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The New Hampshire State House is one place added to the My New Hampshire map. Photo courtesy www.nh.gov/nhdhr.

The New Hampshire State House is one place added to the My New Hampshire map. Photo courtesy www.nh.gov/nhdhr.

Division of Historical Resources Seeking Submissions for Interactive Map

What does “My New Hampshire” look like to you? That’s what the Division of Historical Resources wants to know.

The state’s historic preservation office is asking for Granite Staters to contribute to the “My New Hampshire” map, an interactive website that highlights favorite historical sites around the state. So far, there are more than 100 submissions.

The My New Hampshire map has places listed in all counties ... even one in the Atlantic Ocean.

The My New Hampshire map has places listed in all counties … even one in the Atlantic Ocean.

SEA/SEIU Local 1984 member Tanya Krajcik, who worked on the project, said they’re looking for places that are special to the people submitting them.

“There’s really no wrong thing to put out there,” she said. “It doesn’t have to be a building — it can be a bridge, a park, a farmhouse. We’ve got archaeological sites that are out there. Our hope is to have people submit a variety of resources.”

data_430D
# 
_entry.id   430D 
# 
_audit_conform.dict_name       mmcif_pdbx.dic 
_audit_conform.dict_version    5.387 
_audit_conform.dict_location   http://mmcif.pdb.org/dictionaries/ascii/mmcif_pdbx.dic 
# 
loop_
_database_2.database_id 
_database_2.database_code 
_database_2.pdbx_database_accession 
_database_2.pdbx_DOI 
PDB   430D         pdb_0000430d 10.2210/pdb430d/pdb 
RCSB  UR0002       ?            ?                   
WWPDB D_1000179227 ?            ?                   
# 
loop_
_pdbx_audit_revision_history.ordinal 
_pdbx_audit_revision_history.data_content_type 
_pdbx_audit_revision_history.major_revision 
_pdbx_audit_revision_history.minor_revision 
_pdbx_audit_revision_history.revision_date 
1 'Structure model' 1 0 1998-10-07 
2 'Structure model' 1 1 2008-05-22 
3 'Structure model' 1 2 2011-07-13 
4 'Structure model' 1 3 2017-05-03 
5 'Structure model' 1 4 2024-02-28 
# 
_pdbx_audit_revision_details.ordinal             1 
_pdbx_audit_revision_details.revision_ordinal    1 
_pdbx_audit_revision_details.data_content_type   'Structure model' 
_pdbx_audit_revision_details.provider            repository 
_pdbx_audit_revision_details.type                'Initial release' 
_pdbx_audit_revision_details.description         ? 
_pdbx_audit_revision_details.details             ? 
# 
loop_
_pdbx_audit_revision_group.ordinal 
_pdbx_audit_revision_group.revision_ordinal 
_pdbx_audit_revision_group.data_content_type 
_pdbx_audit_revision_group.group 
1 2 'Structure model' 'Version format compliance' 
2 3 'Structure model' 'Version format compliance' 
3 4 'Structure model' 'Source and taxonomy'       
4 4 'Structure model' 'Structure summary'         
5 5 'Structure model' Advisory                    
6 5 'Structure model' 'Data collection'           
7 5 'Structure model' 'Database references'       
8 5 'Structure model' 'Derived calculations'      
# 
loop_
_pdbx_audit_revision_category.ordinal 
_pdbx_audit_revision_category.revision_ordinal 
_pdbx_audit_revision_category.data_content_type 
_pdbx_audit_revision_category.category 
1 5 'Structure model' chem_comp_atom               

Submitting a place is easy: From the Historical Resources website (nh.gov/nhdhr), you can click on “submit photo” or “view map” in the quick links box on the right. After answering a few questions, including why the place is special to you, you can upload a photo and pinpoint the location on a map. Krajcik noted there isn’t a limit on entries — people are welcome to submit more than one place.

Krajcik said the origin of the project was two-fold.

“First, it’s a fun, personal way to have Granite Staters connect us with their favorite historical resources,” Krajcik said. “The second part is that we’re responsible for creating a statewide preservation plan every five years. We’re always looking for public input and looking for creative ways of doing that.”

A bonus of the project is that it’s a way to engage people from all over the state, and it’s happened – there are listings in every county and Krajcik said they’re still in data-gathering mode.

“Once we have everything, the idea is there will be a more user-friendly story map,” she said.

There isn’t a hard deadline for submissions, Krajcik said, even after the finished product is unveiled. There is a plus, however, for getting your submission in promptly. Photos received by Sept. 8 may be used to illustrate the upcoming version of the statewide preservation plan.

If you have any questions, you can visit the Historical Resources website at www.nh.gov/nhdhr or call 271-3483.

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